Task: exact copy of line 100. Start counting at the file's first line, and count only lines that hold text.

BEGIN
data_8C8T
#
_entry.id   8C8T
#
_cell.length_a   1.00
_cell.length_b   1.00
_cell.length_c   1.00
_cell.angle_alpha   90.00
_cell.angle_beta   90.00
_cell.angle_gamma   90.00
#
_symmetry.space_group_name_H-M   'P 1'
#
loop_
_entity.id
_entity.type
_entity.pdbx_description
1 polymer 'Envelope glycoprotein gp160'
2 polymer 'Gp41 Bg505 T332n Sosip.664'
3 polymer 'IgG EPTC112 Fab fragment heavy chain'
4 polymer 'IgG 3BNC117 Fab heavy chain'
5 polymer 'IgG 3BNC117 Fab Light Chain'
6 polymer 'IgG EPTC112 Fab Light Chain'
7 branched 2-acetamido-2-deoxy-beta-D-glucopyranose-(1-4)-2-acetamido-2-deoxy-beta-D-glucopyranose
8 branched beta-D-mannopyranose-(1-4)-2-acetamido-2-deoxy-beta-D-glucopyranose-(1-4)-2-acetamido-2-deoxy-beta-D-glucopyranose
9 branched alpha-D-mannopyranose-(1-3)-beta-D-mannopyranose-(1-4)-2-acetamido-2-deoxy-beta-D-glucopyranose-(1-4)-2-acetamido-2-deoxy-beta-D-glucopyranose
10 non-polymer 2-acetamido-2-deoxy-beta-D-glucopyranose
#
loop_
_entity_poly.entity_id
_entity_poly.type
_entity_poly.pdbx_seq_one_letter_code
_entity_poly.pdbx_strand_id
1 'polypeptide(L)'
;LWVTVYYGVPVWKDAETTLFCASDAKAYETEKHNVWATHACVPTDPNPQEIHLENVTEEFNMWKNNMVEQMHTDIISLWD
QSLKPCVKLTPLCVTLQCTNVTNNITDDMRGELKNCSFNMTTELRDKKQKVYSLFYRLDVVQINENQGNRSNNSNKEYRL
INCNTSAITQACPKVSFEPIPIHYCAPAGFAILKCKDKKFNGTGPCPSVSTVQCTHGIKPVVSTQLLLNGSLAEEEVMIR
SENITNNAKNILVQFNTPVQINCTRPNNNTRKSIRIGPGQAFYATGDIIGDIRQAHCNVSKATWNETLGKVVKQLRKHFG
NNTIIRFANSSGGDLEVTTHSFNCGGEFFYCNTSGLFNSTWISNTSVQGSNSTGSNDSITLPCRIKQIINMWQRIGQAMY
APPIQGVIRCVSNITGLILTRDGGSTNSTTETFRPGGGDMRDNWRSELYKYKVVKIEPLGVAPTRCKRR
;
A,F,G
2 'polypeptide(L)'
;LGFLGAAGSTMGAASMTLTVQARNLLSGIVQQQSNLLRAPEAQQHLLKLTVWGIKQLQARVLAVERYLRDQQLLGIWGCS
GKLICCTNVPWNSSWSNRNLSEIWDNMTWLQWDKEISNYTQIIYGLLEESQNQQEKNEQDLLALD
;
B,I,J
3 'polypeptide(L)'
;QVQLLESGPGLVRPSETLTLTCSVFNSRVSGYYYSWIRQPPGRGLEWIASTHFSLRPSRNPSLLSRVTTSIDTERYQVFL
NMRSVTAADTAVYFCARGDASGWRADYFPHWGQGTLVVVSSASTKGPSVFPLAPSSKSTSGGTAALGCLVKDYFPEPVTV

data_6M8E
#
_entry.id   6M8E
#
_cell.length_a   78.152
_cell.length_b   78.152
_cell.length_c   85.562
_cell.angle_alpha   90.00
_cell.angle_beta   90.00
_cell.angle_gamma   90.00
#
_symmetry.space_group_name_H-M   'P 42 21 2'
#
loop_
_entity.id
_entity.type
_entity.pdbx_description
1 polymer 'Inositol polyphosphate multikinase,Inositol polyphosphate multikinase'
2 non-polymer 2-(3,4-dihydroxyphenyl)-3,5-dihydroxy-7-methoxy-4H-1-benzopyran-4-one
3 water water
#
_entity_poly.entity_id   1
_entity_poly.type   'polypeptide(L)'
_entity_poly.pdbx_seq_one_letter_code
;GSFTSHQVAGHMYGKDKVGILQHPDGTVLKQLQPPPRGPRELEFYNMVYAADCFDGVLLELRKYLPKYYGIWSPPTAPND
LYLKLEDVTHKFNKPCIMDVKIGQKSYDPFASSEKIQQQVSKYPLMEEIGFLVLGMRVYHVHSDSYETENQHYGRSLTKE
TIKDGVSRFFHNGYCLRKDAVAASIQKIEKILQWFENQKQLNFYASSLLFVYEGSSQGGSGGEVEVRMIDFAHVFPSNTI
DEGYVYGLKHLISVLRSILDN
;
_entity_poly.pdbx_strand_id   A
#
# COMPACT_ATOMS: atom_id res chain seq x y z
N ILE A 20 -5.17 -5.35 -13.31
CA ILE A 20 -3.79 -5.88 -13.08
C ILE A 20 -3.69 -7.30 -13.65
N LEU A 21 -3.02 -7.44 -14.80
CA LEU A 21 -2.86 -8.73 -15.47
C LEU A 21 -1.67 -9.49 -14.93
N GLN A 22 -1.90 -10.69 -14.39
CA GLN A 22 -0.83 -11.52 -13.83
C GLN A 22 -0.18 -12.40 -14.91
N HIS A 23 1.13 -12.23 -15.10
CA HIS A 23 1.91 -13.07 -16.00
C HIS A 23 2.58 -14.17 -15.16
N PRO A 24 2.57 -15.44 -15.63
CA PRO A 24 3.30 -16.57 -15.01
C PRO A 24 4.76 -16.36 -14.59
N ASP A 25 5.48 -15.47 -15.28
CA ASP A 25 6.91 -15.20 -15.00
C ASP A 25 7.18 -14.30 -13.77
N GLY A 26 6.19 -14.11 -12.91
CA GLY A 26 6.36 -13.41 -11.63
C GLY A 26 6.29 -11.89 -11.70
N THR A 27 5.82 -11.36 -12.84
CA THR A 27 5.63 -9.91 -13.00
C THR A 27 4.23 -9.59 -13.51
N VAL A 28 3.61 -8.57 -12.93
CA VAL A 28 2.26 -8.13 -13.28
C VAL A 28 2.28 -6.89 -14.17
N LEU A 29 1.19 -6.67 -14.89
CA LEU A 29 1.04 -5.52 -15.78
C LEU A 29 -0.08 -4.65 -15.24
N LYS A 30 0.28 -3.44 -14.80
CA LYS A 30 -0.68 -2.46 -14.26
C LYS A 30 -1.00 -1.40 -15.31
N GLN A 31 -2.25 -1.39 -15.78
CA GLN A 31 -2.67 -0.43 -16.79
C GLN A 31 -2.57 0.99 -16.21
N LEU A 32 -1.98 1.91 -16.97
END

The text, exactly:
C ASP A 25 7.18 -14.30 -13.77